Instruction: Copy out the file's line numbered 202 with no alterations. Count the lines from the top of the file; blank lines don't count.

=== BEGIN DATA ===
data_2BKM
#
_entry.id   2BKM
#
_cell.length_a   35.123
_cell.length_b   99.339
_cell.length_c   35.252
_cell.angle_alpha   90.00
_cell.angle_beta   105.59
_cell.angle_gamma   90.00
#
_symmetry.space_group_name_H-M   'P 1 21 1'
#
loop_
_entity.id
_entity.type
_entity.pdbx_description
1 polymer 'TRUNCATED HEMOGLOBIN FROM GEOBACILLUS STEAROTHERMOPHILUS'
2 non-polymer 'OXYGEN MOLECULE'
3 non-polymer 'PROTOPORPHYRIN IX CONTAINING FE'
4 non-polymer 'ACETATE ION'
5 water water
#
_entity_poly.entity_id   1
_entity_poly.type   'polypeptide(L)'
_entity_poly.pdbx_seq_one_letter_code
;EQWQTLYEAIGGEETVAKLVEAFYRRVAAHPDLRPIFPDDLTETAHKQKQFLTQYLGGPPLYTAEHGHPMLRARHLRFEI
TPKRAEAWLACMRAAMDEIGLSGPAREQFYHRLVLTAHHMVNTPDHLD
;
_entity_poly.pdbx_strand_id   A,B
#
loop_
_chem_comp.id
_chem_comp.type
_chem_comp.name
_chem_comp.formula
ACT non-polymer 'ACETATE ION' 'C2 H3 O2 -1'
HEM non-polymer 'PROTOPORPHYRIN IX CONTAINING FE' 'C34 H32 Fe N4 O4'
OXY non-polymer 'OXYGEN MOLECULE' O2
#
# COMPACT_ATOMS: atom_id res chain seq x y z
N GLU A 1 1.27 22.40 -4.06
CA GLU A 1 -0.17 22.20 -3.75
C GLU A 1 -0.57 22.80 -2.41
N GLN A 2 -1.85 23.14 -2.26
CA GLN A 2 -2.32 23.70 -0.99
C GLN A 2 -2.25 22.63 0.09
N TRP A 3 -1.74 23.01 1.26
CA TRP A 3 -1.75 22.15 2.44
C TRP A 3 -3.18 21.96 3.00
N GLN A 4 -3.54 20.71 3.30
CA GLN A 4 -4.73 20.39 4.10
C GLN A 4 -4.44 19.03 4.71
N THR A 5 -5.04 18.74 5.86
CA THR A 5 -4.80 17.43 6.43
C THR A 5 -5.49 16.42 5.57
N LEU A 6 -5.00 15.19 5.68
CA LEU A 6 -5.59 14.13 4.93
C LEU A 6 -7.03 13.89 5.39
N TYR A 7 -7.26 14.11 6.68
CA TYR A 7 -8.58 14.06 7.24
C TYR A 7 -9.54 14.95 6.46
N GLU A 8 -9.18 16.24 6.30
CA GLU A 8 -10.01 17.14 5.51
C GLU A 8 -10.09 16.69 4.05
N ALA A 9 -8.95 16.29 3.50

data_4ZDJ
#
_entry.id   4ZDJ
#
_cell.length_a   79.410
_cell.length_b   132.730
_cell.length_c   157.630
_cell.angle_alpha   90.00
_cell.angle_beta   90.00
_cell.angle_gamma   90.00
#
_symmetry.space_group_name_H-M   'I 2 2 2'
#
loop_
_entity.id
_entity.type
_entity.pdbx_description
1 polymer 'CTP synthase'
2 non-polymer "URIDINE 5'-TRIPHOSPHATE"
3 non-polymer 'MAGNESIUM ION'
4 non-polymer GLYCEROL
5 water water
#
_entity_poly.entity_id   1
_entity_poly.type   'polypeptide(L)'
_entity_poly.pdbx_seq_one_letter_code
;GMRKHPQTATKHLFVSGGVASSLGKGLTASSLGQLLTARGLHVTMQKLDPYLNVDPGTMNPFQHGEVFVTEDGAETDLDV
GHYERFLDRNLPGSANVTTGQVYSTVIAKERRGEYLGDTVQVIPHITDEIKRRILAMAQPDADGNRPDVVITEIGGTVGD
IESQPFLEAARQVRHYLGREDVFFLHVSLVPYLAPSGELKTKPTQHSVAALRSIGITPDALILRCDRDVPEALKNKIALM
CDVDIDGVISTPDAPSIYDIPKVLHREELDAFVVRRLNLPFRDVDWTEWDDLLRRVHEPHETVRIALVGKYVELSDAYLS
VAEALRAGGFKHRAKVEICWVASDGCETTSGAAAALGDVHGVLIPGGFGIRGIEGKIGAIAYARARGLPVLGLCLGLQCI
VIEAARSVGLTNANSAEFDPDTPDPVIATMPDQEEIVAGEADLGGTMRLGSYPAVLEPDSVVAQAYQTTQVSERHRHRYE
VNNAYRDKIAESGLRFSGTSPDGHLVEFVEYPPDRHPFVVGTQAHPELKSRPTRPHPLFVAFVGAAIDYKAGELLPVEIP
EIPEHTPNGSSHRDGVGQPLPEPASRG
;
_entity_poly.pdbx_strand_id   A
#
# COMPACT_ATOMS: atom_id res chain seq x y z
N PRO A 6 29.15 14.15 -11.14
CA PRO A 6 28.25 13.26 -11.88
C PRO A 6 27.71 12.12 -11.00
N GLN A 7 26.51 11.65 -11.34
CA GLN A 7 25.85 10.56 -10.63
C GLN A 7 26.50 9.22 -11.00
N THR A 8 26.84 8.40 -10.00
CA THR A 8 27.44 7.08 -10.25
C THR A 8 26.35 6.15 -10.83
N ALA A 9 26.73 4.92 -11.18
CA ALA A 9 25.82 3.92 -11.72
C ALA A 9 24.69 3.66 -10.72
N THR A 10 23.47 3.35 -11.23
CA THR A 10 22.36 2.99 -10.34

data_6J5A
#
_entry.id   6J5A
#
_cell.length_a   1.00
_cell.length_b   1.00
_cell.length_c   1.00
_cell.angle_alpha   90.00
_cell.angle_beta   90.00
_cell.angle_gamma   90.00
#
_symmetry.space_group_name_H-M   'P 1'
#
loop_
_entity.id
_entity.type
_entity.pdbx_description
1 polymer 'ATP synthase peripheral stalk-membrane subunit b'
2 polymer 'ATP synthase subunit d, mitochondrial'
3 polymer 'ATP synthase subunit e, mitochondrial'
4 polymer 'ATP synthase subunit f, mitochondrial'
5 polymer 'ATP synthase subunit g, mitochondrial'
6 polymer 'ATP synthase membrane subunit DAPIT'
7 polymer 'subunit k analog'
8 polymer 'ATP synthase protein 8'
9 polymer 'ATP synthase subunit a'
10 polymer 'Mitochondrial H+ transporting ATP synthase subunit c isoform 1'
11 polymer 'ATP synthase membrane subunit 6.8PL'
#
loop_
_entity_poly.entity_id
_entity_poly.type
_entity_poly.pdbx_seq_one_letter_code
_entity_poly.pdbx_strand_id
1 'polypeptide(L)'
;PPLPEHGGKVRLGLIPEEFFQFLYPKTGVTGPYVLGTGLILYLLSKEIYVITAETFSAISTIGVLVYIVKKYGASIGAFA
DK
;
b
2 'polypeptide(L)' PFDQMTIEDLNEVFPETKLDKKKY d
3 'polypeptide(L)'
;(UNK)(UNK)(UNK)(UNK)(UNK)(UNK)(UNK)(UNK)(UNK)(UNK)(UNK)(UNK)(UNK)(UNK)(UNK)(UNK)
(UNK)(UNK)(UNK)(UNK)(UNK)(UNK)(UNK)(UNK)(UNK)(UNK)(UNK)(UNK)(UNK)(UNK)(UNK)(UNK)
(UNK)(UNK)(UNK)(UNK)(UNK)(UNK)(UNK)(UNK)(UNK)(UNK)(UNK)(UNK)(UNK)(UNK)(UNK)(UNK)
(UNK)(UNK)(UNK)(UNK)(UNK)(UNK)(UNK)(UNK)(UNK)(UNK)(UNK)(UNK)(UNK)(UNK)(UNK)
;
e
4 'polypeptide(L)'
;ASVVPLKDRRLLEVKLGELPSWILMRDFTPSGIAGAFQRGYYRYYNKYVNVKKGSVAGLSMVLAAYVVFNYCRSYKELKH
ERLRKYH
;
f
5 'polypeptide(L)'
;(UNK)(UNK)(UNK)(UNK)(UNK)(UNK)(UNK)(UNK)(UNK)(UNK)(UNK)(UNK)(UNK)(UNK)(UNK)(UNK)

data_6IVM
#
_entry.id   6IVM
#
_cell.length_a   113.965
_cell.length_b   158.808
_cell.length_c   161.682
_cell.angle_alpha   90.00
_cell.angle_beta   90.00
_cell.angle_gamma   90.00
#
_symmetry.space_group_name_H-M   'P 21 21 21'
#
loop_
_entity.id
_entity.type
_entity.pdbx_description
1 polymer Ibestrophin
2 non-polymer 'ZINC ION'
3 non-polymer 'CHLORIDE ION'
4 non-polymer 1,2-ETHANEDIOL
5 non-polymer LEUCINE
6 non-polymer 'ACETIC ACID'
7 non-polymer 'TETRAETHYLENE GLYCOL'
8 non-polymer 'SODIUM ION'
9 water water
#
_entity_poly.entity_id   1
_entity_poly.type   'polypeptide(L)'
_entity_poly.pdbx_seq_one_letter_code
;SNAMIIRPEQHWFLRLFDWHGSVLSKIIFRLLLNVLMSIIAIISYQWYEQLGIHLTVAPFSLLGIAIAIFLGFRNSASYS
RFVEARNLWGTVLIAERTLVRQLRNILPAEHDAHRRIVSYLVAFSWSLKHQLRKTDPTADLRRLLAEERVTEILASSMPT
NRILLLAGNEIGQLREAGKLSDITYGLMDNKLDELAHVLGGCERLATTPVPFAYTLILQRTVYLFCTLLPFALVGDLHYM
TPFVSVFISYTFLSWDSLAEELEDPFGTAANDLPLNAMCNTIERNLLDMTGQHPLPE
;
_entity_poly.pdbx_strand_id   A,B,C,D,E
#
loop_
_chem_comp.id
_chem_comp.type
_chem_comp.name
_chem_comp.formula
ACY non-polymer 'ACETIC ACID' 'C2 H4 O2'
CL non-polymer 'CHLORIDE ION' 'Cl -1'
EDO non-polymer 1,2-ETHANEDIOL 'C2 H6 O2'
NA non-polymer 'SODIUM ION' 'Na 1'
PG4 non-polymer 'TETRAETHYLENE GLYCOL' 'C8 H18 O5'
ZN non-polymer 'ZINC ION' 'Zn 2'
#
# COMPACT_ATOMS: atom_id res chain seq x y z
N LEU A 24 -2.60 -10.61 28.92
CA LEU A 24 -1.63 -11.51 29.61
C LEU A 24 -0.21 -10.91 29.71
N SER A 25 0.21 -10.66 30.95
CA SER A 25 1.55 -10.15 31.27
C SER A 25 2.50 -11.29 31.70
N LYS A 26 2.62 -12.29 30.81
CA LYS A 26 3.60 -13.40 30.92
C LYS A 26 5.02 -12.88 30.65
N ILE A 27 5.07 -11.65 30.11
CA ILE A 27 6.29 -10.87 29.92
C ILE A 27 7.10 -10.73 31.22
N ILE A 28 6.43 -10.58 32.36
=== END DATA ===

_entity_poly.pdbx_seq_one_letter_code